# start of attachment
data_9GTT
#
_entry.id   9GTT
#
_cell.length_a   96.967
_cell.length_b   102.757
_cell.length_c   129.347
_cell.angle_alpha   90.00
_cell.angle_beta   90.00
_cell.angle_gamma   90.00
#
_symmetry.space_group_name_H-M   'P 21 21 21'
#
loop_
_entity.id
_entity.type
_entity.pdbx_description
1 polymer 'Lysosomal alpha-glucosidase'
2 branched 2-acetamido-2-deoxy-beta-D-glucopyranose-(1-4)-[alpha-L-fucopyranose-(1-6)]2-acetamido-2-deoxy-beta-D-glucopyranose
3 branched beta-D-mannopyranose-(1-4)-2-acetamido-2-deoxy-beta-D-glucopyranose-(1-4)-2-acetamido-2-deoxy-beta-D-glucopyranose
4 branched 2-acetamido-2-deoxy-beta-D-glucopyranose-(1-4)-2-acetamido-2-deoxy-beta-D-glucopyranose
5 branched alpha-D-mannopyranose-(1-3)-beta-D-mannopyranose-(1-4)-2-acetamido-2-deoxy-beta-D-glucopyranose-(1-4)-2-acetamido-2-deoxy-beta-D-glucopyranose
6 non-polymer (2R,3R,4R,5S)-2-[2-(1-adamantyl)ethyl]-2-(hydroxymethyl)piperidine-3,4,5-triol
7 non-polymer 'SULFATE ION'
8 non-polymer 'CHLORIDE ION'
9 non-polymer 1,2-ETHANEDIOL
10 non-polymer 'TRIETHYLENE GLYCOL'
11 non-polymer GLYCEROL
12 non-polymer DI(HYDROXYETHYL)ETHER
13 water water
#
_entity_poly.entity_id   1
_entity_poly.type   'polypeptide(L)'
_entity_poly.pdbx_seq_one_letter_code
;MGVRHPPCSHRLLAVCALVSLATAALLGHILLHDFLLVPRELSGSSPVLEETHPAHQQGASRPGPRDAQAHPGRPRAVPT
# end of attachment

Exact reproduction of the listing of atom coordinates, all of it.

data_9GTT
#
_entry.id   9GTT
#
_cell.length_a   96.967
_cell.length_b   102.757
_cell.length_c   129.347
_cell.angle_alpha   90.00
_cell.angle_beta   90.00
_cell.angle_gamma   90.00
#
_symmetry.space_group_name_H-M   'P 21 21 21'
#
loop_
_entity.id
_entity.type
_entity.pdbx_description
1 polymer 'Lysosomal alpha-glucosidase'
2 branched 2-acetamido-2-deoxy-beta-D-glucopyranose-(1-4)-[alpha-L-fucopyranose-(1-6)]2-acetamido-2-deoxy-beta-D-glucopyranose
3 branched beta-D-mannopyranose-(1-4)-2-acetamido-2-deoxy-beta-D-glucopyranose-(1-4)-2-acetamido-2-deoxy-beta-D-glucopyranose
4 branched 2-acetamido-2-deoxy-beta-D-glucopyranose-(1-4)-2-acetamido-2-deoxy-beta-D-glucopyranose
5 branched alpha-D-mannopyranose-(1-3)-beta-D-mannopyranose-(1-4)-2-acetamido-2-deoxy-beta-D-glucopyranose-(1-4)-2-acetamido-2-deoxy-beta-D-glucopyranose
6 non-polymer (2R,3R,4R,5S)-2-[2-(1-adamantyl)ethyl]-2-(hydroxymethyl)piperidine-3,4,5-triol
7 non-polymer 'SULFATE ION'
8 non-polymer 'CHLORIDE ION'
9 non-polymer 1,2-ETHANEDIOL
10 non-polymer 'TRIETHYLENE GLYCOL'
11 non-polymer GLYCEROL
12 non-polymer DI(HYDROXYETHYL)ETHER
13 water water
#
_entity_poly.entity_id   1
_entity_poly.type   'polypeptide(L)'
_entity_poly.pdbx_seq_one_letter_code
;MGVRHPPCSHRLLAVCALVSLATAALLGHILLHDFLLVPRELSGSSPVLEETHPAHQQGASRPGPRDAQAHPGRPRAVPT